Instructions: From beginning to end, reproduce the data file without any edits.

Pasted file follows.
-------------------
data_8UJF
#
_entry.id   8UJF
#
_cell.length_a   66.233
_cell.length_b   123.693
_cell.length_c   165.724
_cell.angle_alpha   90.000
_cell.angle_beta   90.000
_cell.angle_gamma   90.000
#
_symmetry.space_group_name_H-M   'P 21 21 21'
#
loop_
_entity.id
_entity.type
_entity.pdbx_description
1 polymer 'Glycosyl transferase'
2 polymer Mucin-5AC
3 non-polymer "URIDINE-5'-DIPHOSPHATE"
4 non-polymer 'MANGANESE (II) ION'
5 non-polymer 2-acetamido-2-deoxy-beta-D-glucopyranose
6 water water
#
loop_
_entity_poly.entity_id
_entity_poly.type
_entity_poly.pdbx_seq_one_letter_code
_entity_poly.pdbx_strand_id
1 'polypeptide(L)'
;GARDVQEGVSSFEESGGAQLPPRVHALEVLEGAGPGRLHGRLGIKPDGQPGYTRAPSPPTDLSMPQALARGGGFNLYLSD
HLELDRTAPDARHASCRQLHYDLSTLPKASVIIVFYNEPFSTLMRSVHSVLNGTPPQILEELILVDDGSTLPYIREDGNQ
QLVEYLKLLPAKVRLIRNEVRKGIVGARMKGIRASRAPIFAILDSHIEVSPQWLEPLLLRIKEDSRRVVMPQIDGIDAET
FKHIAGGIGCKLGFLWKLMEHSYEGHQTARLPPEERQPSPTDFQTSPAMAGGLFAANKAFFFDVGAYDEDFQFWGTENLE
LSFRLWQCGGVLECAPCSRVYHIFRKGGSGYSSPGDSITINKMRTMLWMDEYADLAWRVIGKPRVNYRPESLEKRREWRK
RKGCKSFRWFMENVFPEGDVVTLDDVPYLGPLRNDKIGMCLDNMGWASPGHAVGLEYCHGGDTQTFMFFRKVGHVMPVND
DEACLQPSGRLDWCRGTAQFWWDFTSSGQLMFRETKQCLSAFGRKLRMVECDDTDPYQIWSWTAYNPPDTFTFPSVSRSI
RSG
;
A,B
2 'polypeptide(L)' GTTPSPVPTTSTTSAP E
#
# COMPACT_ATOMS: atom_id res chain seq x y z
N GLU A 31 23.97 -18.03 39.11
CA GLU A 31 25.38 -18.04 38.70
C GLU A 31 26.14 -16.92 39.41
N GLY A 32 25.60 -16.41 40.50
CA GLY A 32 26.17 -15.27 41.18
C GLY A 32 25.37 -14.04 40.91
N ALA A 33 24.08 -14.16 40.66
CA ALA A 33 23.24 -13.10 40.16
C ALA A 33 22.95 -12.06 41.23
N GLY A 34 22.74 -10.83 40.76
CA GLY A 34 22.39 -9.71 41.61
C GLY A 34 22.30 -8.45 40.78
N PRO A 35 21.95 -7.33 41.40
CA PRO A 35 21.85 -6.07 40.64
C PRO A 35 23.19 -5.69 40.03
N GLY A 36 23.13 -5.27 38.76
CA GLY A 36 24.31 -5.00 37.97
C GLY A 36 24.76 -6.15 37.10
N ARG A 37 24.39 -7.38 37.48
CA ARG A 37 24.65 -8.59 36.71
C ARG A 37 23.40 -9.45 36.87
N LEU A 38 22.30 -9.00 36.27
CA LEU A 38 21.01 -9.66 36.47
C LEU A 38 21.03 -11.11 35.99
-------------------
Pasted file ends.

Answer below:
data_8UJF
#
_entry.id   8UJF
#
_cell.length_a   66.233
_cell.length_b   123.693
_cell.length_c   165.724
_cell.angle_alpha   90.000
_cell.angle_beta   90.000
_cell.angle_gamma   90.000
#
_symmetry.space_group_name_H-M   'P 21 21 21'
#
loop_
_entity.id
_entity.type
_entity.pdbx_description
1 polymer 'Glycosyl transferase'
2 polymer Mucin-5AC
3 non-polymer "URIDINE-5'-DIPHOSPHATE"
4 non-polymer 'MANGANESE (II) ION'
5 non-polymer 2-acetamido-2-deoxy-beta-D-glucopyranose
6 water water
#
loop_
_entity_poly.entity_id
_entity_poly.type
_entity_poly.pdbx_seq_one_letter_code
_entity_poly.pdbx_strand_id
1 'polypeptide(L)'
;GARDVQEGVSSFEESGGAQLPPRVHALEVLEGAGPGRLHGRLGIKPDGQPGYTRAPSPPTDLSMPQALARGGGFNLYLSD
HLELDRTAPDARHASCRQLHYDLSTLPKASVIIVFYNEPFSTLMRSVHSVLNGTPPQILEELILVDDGSTLPYIREDGNQ
QLVEYLKLLPAKVRLIRNEVRKGIVGARMKGIRASRAPIFAILDSHIEVSPQWLEPLLLRIKEDSRRVVMPQIDGIDAET
FKHIAGGIGCKLGFLWKLMEHSYEGHQTARLPPEERQPSPTDFQTSPAMAGGLFAANKAFFFDVGAYDEDFQFWGTENLE
LSFRLWQCGGVLECAPCSRVYHIFRKGGSGYSSPGDSITINKMRTMLWMDEYADLAWRVIGKPRVNYRPESLEKRREWRK
RKGCKSFRWFMENVFPEGDVVTLDDVPYLGPLRNDKIGMCLDNMGWASPGHAVGLEYCHGGDTQTFMFFRKVGHVMPVND
DEACLQPSGRLDWCRGTAQFWWDFTSSGQLMFRETKQCLSAFGRKLRMVECDDTDPYQIWSWTAYNPPDTFTFPSVSRSI
RSG
;
A,B
2 'polypeptide(L)' GTTPSPVPTTSTTSAP E
#
# COMPACT_ATOMS: atom_id res chain seq x y z
N GLU A 31 23.97 -18.03 39.11
CA GLU A 31 25.38 -18.04 38.70
C GLU A 31 26.14 -16.92 39.41
N GLY A 32 25.60 -16.41 40.50
CA GLY A 32 26.17 -15.27 41.18
C GLY A 32 25.37 -14.04 40.91
N ALA A 33 24.08 -14.16 40.66
CA ALA A 33 23.24 -13.10 40.16
C ALA A 33 22.95 -12.06 41.23
N GLY A 34 22.74 -10.83 40.76
CA GLY A 34 22.39 -9.71 41.61
C GLY A 34 22.30 -8.45 40.78
N PRO A 35 21.95 -7.33 41.40
CA PRO A 35 21.85 -6.07 40.64
C PRO A 35 23.19 -5.69 40.03
N GLY A 36 23.13 -5.27 38.76
CA GLY A 36 24.31 -5.00 37.97
C GLY A 36 24.76 -6.15 37.10
N ARG A 37 24.39 -7.38 37.48
CA ARG A 37 24.65 -8.59 36.71
C ARG A 37 23.40 -9.45 36.87
N LEU A 38 22.30 -9.00 36.27
CA LEU A 38 21.01 -9.66 36.47
C LEU A 38 21.03 -11.11 35.99